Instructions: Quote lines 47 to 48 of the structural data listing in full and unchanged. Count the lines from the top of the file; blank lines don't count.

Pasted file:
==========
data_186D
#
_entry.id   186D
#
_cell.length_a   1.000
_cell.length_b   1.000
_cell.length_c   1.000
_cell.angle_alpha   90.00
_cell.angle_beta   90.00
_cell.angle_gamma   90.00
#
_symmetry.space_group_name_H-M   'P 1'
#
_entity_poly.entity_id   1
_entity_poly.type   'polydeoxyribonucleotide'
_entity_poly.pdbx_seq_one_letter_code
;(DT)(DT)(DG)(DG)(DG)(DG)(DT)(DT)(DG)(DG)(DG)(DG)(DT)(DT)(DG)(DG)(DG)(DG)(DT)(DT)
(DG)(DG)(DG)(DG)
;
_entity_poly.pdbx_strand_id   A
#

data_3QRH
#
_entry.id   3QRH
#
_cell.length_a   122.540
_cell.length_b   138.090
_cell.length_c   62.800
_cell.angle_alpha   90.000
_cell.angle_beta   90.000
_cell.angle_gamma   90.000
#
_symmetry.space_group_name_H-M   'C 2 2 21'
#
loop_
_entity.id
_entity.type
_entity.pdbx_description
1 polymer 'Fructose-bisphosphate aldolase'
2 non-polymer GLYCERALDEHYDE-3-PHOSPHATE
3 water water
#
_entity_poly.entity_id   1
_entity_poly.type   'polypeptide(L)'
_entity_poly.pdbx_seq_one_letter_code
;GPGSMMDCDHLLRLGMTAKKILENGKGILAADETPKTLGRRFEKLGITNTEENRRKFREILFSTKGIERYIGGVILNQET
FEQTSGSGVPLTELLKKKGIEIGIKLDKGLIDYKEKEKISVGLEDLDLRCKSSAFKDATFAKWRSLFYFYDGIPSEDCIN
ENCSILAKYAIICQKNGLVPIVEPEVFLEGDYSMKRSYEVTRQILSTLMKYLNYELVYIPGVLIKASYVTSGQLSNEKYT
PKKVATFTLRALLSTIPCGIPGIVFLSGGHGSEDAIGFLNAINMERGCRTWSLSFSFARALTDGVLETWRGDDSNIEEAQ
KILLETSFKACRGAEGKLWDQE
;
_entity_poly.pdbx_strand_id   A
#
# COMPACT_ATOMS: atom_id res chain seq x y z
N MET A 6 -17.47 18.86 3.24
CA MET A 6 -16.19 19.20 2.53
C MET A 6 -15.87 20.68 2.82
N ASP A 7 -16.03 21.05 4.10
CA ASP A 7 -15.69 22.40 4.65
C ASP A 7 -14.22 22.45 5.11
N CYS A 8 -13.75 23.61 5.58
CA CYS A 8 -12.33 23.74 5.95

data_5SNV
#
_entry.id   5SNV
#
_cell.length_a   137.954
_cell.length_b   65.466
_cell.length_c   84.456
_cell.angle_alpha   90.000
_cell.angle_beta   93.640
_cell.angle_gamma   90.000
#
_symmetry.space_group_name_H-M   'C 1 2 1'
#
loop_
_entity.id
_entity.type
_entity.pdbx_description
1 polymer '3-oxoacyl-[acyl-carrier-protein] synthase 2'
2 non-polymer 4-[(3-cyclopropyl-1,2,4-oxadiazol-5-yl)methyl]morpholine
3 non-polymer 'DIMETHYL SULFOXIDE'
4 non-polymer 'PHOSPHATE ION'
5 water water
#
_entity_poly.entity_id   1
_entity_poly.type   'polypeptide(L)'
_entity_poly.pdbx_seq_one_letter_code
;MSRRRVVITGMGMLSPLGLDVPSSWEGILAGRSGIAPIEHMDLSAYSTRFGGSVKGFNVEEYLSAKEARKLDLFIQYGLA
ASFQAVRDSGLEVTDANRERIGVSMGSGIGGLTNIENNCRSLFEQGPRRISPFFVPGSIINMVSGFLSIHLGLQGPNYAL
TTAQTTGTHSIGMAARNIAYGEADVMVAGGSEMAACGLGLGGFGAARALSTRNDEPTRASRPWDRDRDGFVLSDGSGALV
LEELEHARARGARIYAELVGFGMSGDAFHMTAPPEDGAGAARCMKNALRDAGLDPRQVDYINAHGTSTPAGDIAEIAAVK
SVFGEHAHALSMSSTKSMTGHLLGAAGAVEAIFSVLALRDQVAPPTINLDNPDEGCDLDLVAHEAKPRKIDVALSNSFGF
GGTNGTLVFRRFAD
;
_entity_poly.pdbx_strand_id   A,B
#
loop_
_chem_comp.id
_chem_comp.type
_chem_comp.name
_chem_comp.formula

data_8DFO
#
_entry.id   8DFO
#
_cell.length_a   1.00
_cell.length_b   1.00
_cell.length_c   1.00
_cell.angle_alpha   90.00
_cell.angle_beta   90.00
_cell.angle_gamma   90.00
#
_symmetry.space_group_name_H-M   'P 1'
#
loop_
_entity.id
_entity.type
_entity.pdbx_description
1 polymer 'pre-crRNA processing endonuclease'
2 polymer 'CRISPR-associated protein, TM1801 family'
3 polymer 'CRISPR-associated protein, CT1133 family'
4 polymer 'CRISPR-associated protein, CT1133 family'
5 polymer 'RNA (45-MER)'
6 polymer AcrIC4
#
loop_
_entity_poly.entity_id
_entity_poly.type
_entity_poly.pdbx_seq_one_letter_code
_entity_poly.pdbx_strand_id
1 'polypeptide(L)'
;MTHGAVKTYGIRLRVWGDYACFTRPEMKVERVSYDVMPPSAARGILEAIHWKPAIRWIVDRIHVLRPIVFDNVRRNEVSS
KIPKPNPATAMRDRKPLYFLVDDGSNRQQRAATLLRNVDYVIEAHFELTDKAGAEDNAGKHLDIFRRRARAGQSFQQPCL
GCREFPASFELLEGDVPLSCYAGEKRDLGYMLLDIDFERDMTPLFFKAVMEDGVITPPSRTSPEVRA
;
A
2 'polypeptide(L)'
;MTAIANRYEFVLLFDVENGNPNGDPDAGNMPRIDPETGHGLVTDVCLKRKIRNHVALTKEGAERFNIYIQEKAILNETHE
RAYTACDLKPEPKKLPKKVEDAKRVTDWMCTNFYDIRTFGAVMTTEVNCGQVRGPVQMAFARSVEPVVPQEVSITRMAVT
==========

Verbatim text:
FEQTSGSGVPLTELLKKKGIEIGIKLDKGLIDYKEKEKISVGLEDLDLRCKSSAFKDATFAKWRSLFYFYDGIPSEDCIN
ENCSILAKYAIICQKNGLVPIVEPEVFLEGDYSMKRSYEVTRQILSTLMKYLNYELVYIPGVLIKASYVTSGQLSNEKYT